Friday, July 17, 2009

John Hamilton and Helen Melvina Groesbeck Morgan part 5

On March 4, 1878 John Morgan was again called to the Southern States Mission where he served until the spring of 1879. When he arrived home Mellie and the children had moved from the apartment in the school house to a nice home located at 163 South First West and John saw his baby daughter Ruth for the first time

[From the John Morgan Journal, Marriott Library, University of Utah. Southern States Mission]

Georgia [1878]
October 17
[from Elledges]
Started to write my letters and answered one from my wife informing me that a little babe had been born into my family at home [daughter Ruth born 4 Oct 1878]. Rained hard during part of the day. Turned cold and cleared off late. After supper we walked over to Mr. Huffakers where we stayed tonight. Found a good feeling.

Alabama [1878]
December 25
Early this a.m. Brother R. A. Elkins took Elders Ralph Smith and E. Edlefson 10 miles on the way to Rome. I walked some distance with them and parted leaving them feeling well. In the p.m. I rode to the P. O. and got a letter from my wife.

North Carolina [1879]
February 5
Wrote some letters and then carried my clothes to Mrs. Harrisons to get them washed. Then rode across the hills to the P. O. Received my mail that contained my release to return home for which I feel very grateful. Preached at Mr. Gibbs. Good attention.

March 21
Walked over to Elledges this a.m. and met the Brethren. At 11 a.m. bid them goodbye. Edlef[son] accompanying me, we rode to Tunnell Hill where I had to wait for the train until 3:40 p.m. Arrived in Chattanooga at 6:10. Had supper, then met Sissons Tinslow and Mills. R. R. men. Had a talk over the emigration matter.

March 23
The emigrants continued to gather during the day and at a late hour all got in. Our baggage was loaded and at 8:30 p.m. we boarded the M. and C. R. R. enroute for Zion. The officers and men of the road with one honorable exception were decidedly ungentlemanly. At Woodville, we picked up a car containing Jas. Jack’s family.

March 28
Secured a place for the people and had to wait during the day for Bishop Jensen to come with wagons to take us out to the settlement. He arrived during the afternoon. Busy during the day.

March 29
Started as soon as we could load our wagons for the settlement, where we arrived at 9 p.m. after a hard days trip through one of the finest valleys I ever saw. Glad to arrive with my emigrants at last.

April 4, 1879
Started early this a.m. for home. Passed Cheyenne at 1:30 and turned west on the U. P. Fell quite sick, no appetite.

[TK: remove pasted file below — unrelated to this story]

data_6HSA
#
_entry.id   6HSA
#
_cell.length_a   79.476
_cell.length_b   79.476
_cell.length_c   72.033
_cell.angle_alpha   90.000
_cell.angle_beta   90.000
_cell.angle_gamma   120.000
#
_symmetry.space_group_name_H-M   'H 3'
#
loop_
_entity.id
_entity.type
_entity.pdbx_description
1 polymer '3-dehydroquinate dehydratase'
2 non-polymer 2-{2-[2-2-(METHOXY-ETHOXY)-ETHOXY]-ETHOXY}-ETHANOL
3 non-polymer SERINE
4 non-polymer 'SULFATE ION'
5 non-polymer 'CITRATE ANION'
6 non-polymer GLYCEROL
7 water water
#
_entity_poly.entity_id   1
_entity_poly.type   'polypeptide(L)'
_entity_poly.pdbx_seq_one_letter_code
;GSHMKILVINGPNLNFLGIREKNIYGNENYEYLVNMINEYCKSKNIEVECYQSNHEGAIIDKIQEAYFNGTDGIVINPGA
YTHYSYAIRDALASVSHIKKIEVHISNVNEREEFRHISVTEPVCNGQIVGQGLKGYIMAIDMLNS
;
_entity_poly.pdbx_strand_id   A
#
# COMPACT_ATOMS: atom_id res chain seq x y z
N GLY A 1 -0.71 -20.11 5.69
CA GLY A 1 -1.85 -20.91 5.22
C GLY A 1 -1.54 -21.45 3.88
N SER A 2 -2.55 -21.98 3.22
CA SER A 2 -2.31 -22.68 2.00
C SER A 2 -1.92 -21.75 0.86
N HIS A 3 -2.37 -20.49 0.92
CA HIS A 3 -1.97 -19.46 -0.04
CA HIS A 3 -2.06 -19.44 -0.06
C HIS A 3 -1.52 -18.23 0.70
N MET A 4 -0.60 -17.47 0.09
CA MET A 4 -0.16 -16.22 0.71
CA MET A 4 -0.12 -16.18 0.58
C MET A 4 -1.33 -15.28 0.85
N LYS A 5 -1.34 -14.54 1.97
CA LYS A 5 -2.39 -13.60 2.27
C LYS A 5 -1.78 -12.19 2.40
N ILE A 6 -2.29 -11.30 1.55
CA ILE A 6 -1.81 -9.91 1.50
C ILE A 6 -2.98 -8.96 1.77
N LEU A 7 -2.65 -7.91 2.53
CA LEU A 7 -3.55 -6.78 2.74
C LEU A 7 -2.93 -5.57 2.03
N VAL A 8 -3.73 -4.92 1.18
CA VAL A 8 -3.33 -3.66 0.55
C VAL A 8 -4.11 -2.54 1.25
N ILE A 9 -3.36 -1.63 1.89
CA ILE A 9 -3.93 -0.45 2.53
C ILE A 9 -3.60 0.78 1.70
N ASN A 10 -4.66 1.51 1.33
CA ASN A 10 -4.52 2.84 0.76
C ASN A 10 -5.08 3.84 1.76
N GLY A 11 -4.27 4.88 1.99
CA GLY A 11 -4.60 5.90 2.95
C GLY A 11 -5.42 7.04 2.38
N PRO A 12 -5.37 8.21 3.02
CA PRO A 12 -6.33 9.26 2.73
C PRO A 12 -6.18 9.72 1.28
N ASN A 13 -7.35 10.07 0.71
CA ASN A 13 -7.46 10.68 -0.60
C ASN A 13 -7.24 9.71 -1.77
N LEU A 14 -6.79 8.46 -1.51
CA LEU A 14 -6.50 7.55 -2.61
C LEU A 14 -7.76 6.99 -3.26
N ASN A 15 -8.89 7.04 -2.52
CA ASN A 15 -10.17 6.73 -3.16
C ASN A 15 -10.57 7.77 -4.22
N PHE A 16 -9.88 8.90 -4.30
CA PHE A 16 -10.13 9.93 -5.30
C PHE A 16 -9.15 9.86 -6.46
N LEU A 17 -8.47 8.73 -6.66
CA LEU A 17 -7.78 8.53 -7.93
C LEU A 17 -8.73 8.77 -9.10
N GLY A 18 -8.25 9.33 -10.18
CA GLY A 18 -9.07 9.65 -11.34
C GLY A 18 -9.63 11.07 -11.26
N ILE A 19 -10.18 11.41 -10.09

April 5
Passed Laramie, Rawlins, Evanston, and many towns of smaller note during the day. Nothing of interest until near Ogden where I met Pres. Smith who asked me to have supper with him. At Ogden, Brother and Sister G. [probably Nicholas and Elizabeth Groesbeck] met me and at 8:20 p.m. I reached home after an absence of 13 months. Weary, tired and most sick. Found my dear ones all well and glad am I to be at home with them once more.

History of Helen Melvina Groesbeck Morgan by granddaughter Marjorie Morgan Gray submitted to Daughters of the Utah Pioneers Museum 9 June 1977. The picture of John Morgan's home appears in the following publications.

[Picture caption:] “The John Morgan home at 163 South 1st West Street. The front part was built in about 1875; the central part in the late sixties and in the early seventies it was a private school The home was owned and completed by Nicolas Groesbeck and given to his daughter Helen Melvina Groesbeck Morgan, wife of John Morgan, where that family lived until 1896.” Nicholas Groesbeck by Nicholas Groesbeck Morgan, Sr., photocopy of 20 page pamphlet, no publishing date, pg. 19.

[Picture caption:] “John and Helen Melvina Morgan with two of the children in front of their roomy, well-built home, at 163 South 1st West, a gift of Nicholas Groesbeck. They were forced to give it up in the panic of 1893.” Nichlas Groesbeck Morgan, The Man Who Moved City Hall, by Jean R. Paulson, 1979, pgs. 6-7.

The numbering of the streets to the west, and running parallel with West Temple changed after 1970.

Copy of real estate record of Nicholas Groesbeck's properties on First West and dates of title transfers from Helen Rex Frazier collection.
(To be continued.)

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